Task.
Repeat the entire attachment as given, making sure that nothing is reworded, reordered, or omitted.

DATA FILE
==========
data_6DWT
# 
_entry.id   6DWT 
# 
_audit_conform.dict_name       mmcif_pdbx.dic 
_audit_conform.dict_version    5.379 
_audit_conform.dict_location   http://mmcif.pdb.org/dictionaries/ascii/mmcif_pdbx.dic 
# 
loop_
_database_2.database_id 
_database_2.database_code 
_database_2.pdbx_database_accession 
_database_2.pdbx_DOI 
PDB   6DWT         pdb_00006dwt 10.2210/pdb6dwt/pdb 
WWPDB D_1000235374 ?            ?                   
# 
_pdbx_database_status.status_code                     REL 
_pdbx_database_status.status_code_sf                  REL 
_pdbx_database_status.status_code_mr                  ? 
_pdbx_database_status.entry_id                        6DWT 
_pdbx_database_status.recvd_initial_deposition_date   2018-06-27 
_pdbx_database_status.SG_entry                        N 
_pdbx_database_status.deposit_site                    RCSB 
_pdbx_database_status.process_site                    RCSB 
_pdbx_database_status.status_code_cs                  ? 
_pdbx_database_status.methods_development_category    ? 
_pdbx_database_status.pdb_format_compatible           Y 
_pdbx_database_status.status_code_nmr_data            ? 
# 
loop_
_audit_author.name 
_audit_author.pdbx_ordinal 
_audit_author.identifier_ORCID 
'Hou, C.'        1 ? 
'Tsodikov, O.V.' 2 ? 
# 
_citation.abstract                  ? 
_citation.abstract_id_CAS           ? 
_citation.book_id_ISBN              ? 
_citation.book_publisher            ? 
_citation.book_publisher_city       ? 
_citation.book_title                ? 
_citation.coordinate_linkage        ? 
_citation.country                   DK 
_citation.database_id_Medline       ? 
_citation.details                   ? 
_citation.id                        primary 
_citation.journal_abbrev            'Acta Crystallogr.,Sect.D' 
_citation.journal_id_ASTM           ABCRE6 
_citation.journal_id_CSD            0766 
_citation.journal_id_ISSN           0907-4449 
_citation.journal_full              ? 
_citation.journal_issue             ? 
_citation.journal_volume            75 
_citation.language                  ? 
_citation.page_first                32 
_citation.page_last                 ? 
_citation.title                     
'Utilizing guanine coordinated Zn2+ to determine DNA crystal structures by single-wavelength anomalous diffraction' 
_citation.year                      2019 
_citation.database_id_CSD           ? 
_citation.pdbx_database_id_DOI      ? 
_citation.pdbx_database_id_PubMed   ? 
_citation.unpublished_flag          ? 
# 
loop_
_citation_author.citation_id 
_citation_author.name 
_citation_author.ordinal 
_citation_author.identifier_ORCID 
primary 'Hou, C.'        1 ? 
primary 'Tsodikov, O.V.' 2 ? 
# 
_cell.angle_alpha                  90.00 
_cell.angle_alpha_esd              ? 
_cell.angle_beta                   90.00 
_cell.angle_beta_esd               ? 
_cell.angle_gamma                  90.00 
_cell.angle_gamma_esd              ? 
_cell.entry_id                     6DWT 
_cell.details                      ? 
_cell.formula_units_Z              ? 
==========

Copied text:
data_6DWT
# 
_entry.id   6DWT 
# 
_audit_conform.dict_name       mmcif_pdbx.dic 
_audit_conform.dict_version    5.379 
_audit_conform.dict_location   http://mmcif.pdb.org/dictionaries/ascii/mmcif_pdbx.dic 
# 
loop_
_database_2.database_id 
_database_2.database_code 
_database_2.pdbx_database_accession 
_database_2.pdbx_DOI 
PDB   6DWT         pdb_00006dwt 10.2210/pdb6dwt/pdb 
WWPDB D_1000235374 ?            ?                   
# 
_pdbx_database_status.status_code                     REL 
_pdbx_database_status.status_code_sf                  REL 
_pdbx_database_status.status_code_mr                  ? 
_pdbx_database_status.entry_id                        6DWT 
_pdbx_database_status.recvd_initial_deposition_date   2018-06-27 
_pdbx_database_status.SG_entry                        N 
_pdbx_database_status.deposit_site                    RCSB 
_pdbx_database_status.process_site                    RCSB 
_pdbx_database_status.status_code_cs                  ? 
_pdbx_database_status.methods_development_category    ? 
_pdbx_database_status.pdb_format_compatible           Y 
_pdbx_database_status.status_code_nmr_data            ? 
# 
loop_
_audit_author.name 
_audit_author.pdbx_ordinal 
_audit_author.identifier_ORCID 
'Hou, C.'        1 ? 
'Tsodikov, O.V.' 2 ? 
# 
_citation.abstract                  ? 
_citation.abstract_id_CAS           ? 
_citation.book_id_ISBN              ? 
_citation.book_publisher            ? 
_citation.book_publisher_city       ? 
_citation.book_title                ? 
_citation.coordinate_linkage        ? 
_citation.country                   DK 
_citation.database_id_Medline       ? 
_citation.details                   ? 
_citation.id                        primary 
_citation.journal_abbrev            'Acta Crystallogr.,Sect.D' 
_citation.journal_id_ASTM           ABCRE6 
_citation.journal_id_CSD            0766 
_citation.journal_id_ISSN           0907-4449 
_citation.journal_full              ? 
_citation.journal_issue             ? 
_citation.journal_volume            75 
_citation.language                  ? 
_citation.page_first                32 
_citation.page_last                 ? 
_citation.title                     
'Utilizing guanine coordinated Zn2+ to determine DNA crystal structures by single-wavelength anomalous diffraction' 
_citation.year                      2019 
_citation.database_id_CSD           ? 
_citation.pdbx_database_id_DOI      ? 
_citation.pdbx_database_id_PubMed   ? 
_citation.unpublished_flag          ? 
# 
loop_
_citation_author.citation_id 
_citation_author.name 
_citation_author.ordinal 
_citation_author.identifier_ORCID 
primary 'Hou, C.'        1 ? 
primary 'Tsodikov, O.V.' 2 ? 
# 
_cell.angle_alpha                  90.00 
_cell.angle_alpha_esd              ? 
_cell.angle_beta                   90.00 
_cell.angle_beta_esd               ? 
_cell.angle_gamma                  90.00 
_cell.angle_gamma_esd              ? 
_cell.entry_id                     6DWT 
_cell.details                      ? 
_cell.formula_units_Z              ? 